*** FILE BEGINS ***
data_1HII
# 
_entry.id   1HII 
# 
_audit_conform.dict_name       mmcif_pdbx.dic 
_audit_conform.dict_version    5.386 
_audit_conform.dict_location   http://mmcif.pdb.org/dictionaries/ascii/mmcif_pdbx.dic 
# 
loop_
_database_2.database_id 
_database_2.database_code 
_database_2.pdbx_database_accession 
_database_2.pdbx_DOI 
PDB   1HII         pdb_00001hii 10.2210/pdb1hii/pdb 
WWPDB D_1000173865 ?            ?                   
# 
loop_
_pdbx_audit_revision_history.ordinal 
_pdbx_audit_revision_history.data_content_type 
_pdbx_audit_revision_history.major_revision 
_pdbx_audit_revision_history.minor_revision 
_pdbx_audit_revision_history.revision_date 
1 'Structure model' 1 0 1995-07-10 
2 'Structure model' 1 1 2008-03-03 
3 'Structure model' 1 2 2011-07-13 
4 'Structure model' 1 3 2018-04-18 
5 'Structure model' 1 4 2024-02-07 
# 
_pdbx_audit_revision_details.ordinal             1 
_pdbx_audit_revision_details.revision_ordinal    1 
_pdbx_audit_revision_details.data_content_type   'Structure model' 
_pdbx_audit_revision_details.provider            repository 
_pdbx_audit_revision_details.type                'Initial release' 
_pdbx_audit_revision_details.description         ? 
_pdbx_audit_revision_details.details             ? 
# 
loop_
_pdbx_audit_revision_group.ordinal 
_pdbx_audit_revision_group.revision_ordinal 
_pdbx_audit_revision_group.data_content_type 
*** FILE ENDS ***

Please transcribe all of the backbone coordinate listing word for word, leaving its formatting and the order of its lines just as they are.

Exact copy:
data_1HII
# 
_entry.id   1HII 
# 
_audit_conform.dict_name       mmcif_pdbx.dic 
_audit_conform.dict_version    5.386 
_audit_conform.dict_location   http://mmcif.pdb.org/dictionaries/ascii/mmcif_pdbx.dic 
# 
loop_
_database_2.database_id 
_database_2.database_code 
_database_2.pdbx_database_accession 
_database_2.pdbx_DOI 
PDB   1HII         pdb_00001hii 10.2210/pdb1hii/pdb 
WWPDB D_1000173865 ?            ?                   
# 
loop_
_pdbx_audit_revision_history.ordinal 
_pdbx_audit_revision_history.data_content_type 
_pdbx_audit_revision_history.major_revision 
_pdbx_audit_revision_history.minor_revision 
_pdbx_audit_revision_history.revision_date 
1 'Structure model' 1 0 1995-07-10 
2 'Structure model' 1 1 2008-03-03 
3 'Structure model' 1 2 2011-07-13 
4 'Structure model' 1 3 2018-04-18 
5 'Structure model' 1 4 2024-02-07 
# 
_pdbx_audit_revision_details.ordinal             1 
_pdbx_audit_revision_details.revision_ordinal    1 
_pdbx_audit_revision_details.data_content_type   'Structure model' 
_pdbx_audit_revision_details.provider            repository 
_pdbx_audit_revision_details.type                'Initial release' 
_pdbx_audit_revision_details.description         ? 
_pdbx_audit_revision_details.details             ? 
# 
loop_
_pdbx_audit_revision_group.ordinal 
_pdbx_audit_revision_group.revision_ordinal 
_pdbx_audit_revision_group.data_content_type 